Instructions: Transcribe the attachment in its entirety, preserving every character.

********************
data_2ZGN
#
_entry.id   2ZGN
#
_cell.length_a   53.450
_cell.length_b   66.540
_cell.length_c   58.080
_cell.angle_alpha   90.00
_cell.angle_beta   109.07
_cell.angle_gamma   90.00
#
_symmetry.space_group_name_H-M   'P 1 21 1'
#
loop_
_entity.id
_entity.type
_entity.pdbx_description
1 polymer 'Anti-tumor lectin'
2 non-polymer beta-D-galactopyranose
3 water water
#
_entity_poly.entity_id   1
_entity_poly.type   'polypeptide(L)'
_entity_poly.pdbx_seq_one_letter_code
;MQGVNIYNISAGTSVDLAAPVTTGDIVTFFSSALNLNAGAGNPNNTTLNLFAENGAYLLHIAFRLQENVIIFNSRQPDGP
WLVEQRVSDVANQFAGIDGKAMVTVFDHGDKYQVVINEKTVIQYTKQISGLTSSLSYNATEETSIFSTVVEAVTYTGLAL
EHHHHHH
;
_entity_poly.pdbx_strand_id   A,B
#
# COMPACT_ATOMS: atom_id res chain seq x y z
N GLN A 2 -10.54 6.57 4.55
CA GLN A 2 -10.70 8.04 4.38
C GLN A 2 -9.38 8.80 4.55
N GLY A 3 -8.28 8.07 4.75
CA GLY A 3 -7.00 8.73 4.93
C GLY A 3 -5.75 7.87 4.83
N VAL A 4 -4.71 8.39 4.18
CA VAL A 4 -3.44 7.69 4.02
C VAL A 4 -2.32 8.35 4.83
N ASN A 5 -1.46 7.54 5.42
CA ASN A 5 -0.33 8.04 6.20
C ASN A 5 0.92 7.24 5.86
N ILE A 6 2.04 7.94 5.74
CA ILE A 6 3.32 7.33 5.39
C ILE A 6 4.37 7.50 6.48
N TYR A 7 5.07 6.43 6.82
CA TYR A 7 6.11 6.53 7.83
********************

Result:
data_2ZGN
#
_entry.id   2ZGN
#
_cell.length_a   53.450
_cell.length_b   66.540
_cell.length_c   58.080
_cell.angle_alpha   90.00
_cell.angle_beta   109.07
_cell.angle_gamma   90.00
#
_symmetry.space_group_name_H-M   'P 1 21 1'
#
loop_
_entity.id
_entity.type
_entity.pdbx_description
1 polymer 'Anti-tumor lectin'
2 non-polymer beta-D-galactopyranose
3 water water
#
_entity_poly.entity_id   1
_entity_poly.type   'polypeptide(L)'
_entity_poly.pdbx_seq_one_letter_code
;MQGVNIYNISAGTSVDLAAPVTTGDIVTFFSSALNLNAGAGNPNNTTLNLFAENGAYLLHIAFRLQENVIIFNSRQPDGP
WLVEQRVSDVANQFAGIDGKAMVTVFDHGDKYQVVINEKTVIQYTKQISGLTSSLSYNATEETSIFSTVVEAVTYTGLAL
EHHHHHH
;
_entity_poly.pdbx_strand_id   A,B
#
# COMPACT_ATOMS: atom_id res chain seq x y z
N GLN A 2 -10.54 6.57 4.55
CA GLN A 2 -10.70 8.04 4.38
C GLN A 2 -9.38 8.80 4.55
N GLY A 3 -8.28 8.07 4.75
CA GLY A 3 -7.00 8.73 4.93
C GLY A 3 -5.75 7.87 4.83
N VAL A 4 -4.71 8.39 4.18
CA VAL A 4 -3.44 7.69 4.02
C VAL A 4 -2.32 8.35 4.83
N ASN A 5 -1.46 7.54 5.42
CA ASN A 5 -0.33 8.04 6.20
C ASN A 5 0.92 7.24 5.86
N ILE A 6 2.04 7.94 5.74
CA ILE A 6 3.32 7.33 5.39
C ILE A 6 4.37 7.50 6.48
N TYR A 7 5.07 6.43 6.82
CA TYR A 7 6.11 6.53 7.83